1
$\begingroup$

What textbook(s) (and other resources) would you recommend to someone who wants to self-study microeconomics to an advanced (graduate) level starting from 0 (i.e. no formal background in economics)?

I have an undergraduate double major in a humanity and natural science. So there is a base of mathematical ability and knowledge of calc. I plan on improving in this area as well, so it isn't essential that all the requisite math is covered, but accessibility without a lack of rigor is of course preferred.

$\endgroup$
10
  • 2
    $\begingroup$ This seems to be duplicate of this or this question, do answers there answer your question? If not why? $\endgroup$
    – 1muflon1
    Apr 8 at 18:33
  • 5
    $\begingroup$ I would not recommend MWG - as the first and only - if you plan to self-study and have no background in economics. The book largely assumes that the student is familiar with basic intuitions and concepts of economic theory and rephrases these on more solid and abstract mathematical grounds. By all means read it but I think you will use your time more efficiently by not depending solely on that book given your description of your background. $\endgroup$ Apr 8 at 18:55
  • 2
    $\begingroup$ @asd7 actually no they do not, especially MWG starts from the first principles. I disagree with Jasper not recommending it. Yes MWG will have some jargon that you might not be familiar with it but if you pair MWG with any undergraduate textbook and just switch from MWG to undergrad textbook whenever you need a term to be explained you will do fine $\endgroup$
    – 1muflon1
    Apr 8 at 20:03
  • 3
    $\begingroup$ @asd7 as 1muflon1 says MWG starts from first principles but these are still presented in a fashion consistent with the goal of the book which is "to serve as a first year graduate book" - so the book are most certainly intended for readers previously exposed to economic theory. That is why I recommend you not to use it as your only source. $\endgroup$ Apr 8 at 20:57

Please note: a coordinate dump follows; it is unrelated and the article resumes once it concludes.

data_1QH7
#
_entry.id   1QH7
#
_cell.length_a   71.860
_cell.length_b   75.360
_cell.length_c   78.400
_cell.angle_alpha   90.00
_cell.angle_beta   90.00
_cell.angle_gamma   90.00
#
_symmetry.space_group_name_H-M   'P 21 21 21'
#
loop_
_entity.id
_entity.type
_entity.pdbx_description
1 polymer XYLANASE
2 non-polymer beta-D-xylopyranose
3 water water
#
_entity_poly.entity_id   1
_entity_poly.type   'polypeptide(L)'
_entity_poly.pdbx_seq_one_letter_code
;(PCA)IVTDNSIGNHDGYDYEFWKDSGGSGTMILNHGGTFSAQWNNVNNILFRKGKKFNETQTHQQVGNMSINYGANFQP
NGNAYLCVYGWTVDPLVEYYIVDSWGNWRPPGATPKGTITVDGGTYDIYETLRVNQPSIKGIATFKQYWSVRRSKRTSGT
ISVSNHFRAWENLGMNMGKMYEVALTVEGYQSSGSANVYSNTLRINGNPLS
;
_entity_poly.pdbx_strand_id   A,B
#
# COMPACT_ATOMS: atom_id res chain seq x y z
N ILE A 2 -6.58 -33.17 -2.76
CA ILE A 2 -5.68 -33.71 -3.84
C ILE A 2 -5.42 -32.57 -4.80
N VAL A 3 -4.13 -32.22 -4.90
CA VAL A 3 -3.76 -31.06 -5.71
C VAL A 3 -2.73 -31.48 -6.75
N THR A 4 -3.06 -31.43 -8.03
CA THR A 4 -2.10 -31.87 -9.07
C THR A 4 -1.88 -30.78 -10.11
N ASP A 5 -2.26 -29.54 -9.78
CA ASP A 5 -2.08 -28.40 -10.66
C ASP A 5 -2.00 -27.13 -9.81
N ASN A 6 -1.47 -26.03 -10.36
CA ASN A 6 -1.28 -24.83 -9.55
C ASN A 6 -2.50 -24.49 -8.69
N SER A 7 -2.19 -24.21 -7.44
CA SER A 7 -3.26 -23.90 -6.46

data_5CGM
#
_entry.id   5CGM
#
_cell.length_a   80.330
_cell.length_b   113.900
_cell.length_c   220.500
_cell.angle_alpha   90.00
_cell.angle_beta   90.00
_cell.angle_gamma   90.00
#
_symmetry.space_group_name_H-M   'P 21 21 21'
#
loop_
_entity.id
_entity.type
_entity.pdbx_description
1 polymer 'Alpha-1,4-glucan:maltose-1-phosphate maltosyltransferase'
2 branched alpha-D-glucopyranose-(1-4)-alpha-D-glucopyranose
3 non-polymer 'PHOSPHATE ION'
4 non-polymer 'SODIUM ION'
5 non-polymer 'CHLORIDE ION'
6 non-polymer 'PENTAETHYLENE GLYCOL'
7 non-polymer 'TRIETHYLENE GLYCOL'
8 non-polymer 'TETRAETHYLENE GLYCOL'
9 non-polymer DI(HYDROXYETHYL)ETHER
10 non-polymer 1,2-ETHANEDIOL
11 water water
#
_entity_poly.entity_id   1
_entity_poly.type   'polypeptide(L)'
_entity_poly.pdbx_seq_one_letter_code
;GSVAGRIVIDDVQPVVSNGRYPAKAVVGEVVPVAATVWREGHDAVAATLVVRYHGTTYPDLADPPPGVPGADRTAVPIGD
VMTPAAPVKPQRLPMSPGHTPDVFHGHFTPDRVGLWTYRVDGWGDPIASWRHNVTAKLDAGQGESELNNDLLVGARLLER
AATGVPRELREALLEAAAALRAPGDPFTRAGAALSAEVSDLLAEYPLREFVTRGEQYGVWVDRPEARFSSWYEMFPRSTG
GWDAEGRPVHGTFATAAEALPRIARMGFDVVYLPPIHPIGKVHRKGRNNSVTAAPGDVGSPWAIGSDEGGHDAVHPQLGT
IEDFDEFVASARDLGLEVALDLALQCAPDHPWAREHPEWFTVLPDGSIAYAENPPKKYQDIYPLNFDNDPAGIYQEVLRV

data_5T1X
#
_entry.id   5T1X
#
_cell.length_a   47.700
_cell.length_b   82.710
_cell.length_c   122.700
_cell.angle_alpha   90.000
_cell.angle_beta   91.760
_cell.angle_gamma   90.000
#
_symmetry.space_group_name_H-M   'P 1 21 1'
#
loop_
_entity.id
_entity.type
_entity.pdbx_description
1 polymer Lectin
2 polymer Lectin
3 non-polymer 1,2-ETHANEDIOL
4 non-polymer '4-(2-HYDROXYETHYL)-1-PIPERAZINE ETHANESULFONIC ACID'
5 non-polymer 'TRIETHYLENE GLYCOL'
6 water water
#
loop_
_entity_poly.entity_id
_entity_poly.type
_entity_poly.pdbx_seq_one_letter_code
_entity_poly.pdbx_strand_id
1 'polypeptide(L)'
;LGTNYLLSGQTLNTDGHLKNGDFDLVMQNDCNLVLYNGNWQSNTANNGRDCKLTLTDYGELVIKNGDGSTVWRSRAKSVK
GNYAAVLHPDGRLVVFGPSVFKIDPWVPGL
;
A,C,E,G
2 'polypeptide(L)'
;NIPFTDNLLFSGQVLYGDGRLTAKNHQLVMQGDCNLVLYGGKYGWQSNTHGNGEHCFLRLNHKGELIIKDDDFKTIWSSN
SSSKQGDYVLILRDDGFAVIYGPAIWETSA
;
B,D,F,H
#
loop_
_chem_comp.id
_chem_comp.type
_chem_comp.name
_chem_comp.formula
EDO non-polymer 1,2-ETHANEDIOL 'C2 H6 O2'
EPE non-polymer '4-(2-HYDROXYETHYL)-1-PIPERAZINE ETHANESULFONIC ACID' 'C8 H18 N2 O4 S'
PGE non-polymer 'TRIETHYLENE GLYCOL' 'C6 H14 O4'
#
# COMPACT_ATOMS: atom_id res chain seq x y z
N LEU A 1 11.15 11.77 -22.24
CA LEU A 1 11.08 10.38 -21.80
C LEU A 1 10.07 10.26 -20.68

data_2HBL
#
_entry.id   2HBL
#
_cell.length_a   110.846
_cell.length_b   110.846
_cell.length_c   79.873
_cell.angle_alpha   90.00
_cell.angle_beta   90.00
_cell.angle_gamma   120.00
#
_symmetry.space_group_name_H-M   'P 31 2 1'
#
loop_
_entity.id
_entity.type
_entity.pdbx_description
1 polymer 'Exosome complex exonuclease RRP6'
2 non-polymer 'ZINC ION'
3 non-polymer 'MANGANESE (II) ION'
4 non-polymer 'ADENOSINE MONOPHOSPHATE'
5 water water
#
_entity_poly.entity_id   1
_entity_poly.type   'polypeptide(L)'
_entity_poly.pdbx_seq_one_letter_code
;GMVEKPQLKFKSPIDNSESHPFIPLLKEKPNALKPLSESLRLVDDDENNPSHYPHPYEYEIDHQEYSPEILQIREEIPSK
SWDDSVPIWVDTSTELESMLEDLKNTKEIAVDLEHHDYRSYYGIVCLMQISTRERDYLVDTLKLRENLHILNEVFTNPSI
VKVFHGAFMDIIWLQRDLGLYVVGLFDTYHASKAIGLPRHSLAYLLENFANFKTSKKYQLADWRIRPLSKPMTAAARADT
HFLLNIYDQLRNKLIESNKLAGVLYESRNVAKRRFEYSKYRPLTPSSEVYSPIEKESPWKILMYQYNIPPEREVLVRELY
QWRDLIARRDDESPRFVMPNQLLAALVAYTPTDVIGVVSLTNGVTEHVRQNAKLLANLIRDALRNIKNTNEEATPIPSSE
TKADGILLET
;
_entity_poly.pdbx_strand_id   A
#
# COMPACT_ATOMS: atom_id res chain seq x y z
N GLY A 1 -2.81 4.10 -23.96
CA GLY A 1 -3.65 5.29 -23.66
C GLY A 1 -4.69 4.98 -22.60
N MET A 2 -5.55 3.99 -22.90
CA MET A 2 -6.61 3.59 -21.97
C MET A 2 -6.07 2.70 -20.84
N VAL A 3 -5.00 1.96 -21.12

• 3
    $\begingroup$ I am in agreement with Jesper. I can't think of another subject matter where we would recommend a Ph.D. level text to someone wishing to learn the subject matter. $\endgroup$
    – EB3112
    Apr 8 at 22:31
2
$\begingroup$

A good balance of intuition and rigour is given by a text called Chicago Price Theory and an accompanying YouTube series from Chicago Economics Dept.

https://home.uchicago.edu/cbm4/cpt/index.html

My only criticism of the YouTube series would be that the ordering of the videos is very poor. It would therefore require simultaneously consulting the text.

$\endgroup$
2
  • $\begingroup$ Thank you, I will give it a try. $\endgroup$
    – asd7
    Apr 8 at 19:56
  • $\begingroup$ No problem. Hope it is somewhat helpful. $\endgroup$
    – EB3112
    Apr 8 at 20:07
0
$\begingroup$

I like Besanko, because he provides a lot of examples and good practice problems. I have used this textbook and referred it to a lot of the people I tutor. Below is the 5th edition in pdf.

https://economics-pr.weebly.com/uploads/4/8/6/0/48608947/microeconomics-david_besanko_ronald_braeutigam-wiley____2013__zzz.pdf

$\endgroup$

Your Answer

By clicking “Post Your Answer”, you agree to our terms of service, privacy policy and cookie policy

Not the answer you're looking for? Browse other questions tagged or ask your own question.